There are times in which an entire life can change in a moment. It may come in the form of an anxiously anticipated milestone: graduation, marriage, or the birth of a child. But there are darker, unimaginable tragedies we often refuse to consider – tucking them into the deepest recesses of our minds because they are too painful, too life-altering. For Deana Martin that moment came on a busy Friday afternoon.
Going through routine updates during her weekly supervising meeting, Deana’s phone began to ring. It rang again, and again, and again, incessantly. Continuing to devote her attention to work, Deana reviewed department finances, all the while noticing an unknown number with her hometown Indiana area code. Given the relentless nature of the caller, Deana acquiesced and picked up the phone.
The news was devastating: she had lost not one, but both of her children. But the death of her children was just the tip of the iceberg. As for many parents, a glacier of change was underway.
In the days following her unimaginable loss, she fought through indescribable pain – all the while planning funerals; making accommodations to become the primary caregiver for her young granddaughter; informing the employers, family members, and friends of her deceased children; and attempting to comfort those around her. It was during this time she learned her employer had given her two weeks of bereavement leave – one for each child.
Today, child death is not a qualifying event for job protection through federal legislation known as the Family Medical Leave Act (FMLA). As a result, bereaved families have no choice but to negotiate leave with their individual employer – at a time when they are least emotionally and mentally capable of doing so. Oregon and Illinois are the only states in the nation to require employers to allow bereaved families to take two weeks of unpaid leave; Illinois provides additional leave – up to six weeks – for the loss of multiple children. According to one industry survey, 69 percent of employers grant three days of paid bereavement leave following a child death – not enough time to plan a funeral. As a nation, we can do better for our families, especially in a time of significant crisis.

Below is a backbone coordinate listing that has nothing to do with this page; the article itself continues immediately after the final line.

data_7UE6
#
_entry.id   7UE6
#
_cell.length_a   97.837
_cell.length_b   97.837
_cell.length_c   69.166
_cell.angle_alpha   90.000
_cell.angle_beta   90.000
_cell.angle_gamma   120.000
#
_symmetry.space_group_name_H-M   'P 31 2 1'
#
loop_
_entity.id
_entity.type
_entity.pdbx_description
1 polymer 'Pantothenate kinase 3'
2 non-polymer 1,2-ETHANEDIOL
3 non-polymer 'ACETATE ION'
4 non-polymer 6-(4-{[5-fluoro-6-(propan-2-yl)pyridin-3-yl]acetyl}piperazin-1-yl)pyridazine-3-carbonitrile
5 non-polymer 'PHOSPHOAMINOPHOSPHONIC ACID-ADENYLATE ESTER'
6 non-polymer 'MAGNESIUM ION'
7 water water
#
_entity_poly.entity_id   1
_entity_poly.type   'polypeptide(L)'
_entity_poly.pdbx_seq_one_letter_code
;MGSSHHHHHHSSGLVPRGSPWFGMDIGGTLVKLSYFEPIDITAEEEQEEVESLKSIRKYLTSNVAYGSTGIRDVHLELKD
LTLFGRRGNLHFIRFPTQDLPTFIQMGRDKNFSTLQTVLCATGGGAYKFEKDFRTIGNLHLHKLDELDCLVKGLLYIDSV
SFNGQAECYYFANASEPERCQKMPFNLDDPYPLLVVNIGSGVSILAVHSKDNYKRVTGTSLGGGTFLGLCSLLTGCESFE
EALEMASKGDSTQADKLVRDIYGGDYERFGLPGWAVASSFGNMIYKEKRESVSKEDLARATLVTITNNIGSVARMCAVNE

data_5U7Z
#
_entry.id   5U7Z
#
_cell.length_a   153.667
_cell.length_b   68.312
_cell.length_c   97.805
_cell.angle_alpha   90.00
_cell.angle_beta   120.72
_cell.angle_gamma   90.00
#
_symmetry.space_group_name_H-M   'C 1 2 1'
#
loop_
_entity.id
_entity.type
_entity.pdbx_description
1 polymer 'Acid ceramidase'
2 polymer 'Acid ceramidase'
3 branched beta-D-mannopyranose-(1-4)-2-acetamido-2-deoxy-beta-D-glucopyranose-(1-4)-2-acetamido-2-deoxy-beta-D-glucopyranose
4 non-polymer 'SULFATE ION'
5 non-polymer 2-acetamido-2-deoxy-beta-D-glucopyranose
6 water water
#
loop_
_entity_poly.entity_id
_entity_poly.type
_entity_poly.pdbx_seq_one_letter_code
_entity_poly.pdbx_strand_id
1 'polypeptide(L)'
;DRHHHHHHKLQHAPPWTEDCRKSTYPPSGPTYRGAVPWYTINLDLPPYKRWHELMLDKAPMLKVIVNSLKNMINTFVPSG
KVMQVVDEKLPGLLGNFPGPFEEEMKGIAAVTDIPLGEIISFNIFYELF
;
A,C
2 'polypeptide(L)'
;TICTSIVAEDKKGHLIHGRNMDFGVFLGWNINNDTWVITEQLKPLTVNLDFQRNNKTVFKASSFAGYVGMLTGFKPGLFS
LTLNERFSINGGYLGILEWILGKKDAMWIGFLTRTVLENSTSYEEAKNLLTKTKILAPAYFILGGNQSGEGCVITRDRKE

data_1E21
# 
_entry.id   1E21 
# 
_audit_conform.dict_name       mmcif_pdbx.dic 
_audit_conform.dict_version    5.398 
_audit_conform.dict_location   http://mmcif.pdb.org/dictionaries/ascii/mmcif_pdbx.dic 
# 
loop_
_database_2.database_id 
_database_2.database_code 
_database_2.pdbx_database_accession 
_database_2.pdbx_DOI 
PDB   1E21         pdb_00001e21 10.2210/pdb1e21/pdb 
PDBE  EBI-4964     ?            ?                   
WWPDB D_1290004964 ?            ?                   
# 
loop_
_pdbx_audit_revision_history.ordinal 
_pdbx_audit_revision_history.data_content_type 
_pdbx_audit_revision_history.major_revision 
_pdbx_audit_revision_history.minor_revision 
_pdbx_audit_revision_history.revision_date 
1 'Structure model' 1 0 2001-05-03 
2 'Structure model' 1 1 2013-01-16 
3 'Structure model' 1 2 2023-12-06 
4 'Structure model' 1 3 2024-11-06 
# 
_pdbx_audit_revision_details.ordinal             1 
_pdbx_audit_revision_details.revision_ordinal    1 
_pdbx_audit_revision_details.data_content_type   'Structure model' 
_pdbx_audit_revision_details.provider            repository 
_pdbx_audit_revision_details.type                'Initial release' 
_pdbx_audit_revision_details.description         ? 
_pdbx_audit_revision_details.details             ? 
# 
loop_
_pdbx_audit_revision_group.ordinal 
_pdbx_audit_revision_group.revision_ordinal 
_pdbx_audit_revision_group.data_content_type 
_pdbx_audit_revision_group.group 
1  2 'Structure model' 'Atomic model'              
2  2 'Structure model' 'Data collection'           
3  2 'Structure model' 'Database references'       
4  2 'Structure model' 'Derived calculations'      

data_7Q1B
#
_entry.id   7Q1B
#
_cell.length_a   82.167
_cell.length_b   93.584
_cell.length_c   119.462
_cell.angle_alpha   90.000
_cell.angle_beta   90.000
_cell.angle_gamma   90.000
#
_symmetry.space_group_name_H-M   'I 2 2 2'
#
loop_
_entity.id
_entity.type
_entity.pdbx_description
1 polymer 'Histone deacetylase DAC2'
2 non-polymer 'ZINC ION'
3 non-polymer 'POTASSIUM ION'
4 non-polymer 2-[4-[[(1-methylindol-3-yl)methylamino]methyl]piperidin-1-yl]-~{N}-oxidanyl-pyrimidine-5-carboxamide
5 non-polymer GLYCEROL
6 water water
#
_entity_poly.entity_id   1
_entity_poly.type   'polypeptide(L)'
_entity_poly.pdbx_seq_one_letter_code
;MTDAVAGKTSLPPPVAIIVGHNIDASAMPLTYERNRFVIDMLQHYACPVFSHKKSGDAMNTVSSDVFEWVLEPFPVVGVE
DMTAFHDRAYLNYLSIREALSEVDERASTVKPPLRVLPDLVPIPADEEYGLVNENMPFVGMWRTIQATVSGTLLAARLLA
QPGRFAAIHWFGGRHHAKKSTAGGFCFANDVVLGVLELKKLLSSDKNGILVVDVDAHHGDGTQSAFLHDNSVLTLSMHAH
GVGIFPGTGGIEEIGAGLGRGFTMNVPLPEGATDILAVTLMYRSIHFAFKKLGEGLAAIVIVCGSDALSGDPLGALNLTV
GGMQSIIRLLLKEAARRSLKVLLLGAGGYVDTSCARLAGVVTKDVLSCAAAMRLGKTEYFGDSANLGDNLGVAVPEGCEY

Those two weeks passed in a haze for Deana: burial arrangements, negotiations with insurance companies, building a new life for the granddaughter who had been robbed of her mother and uprooted from the only surroundings she had ever known. With compassion and care, Deana persevered.
Deana returned to work, yet she did so in body only. Her mind, heart, and health would not recover. It took years for her to realize that her life was forever changed. Her grief was severe and enduring: chronic depression, anxiety disorder, insomnia, panic attacks, and a condition known as complicated or prolonged grief syndrome – all symptoms many families endure for decades, if not a lifetime. Ultimately, Deana was released from her job by an employer who was unable to support or assist in her recovery.
Deana still struggles to define herself and her purpose in the aftermath of her loss: “My children were and are my life. My identity as a mother and a career woman disappeared. I struggle with the question, Who am I now?“
As she rebuilds her life, she focuses on caring for her granddaughter and working to help other families who have suffered the death of a child. “I know I am where I am meant to be in life and that my experiences are more normal than not,” says Deana. “I know it will still take time to rebuild and sift through the rubble of my shattered life of twenty-five years. In time I will build a new foundation and new coping skills. There is one thing I know without a doubt, and that is that I have to give of myself to society, for I have a heart and compassion for other hurting parents like me.”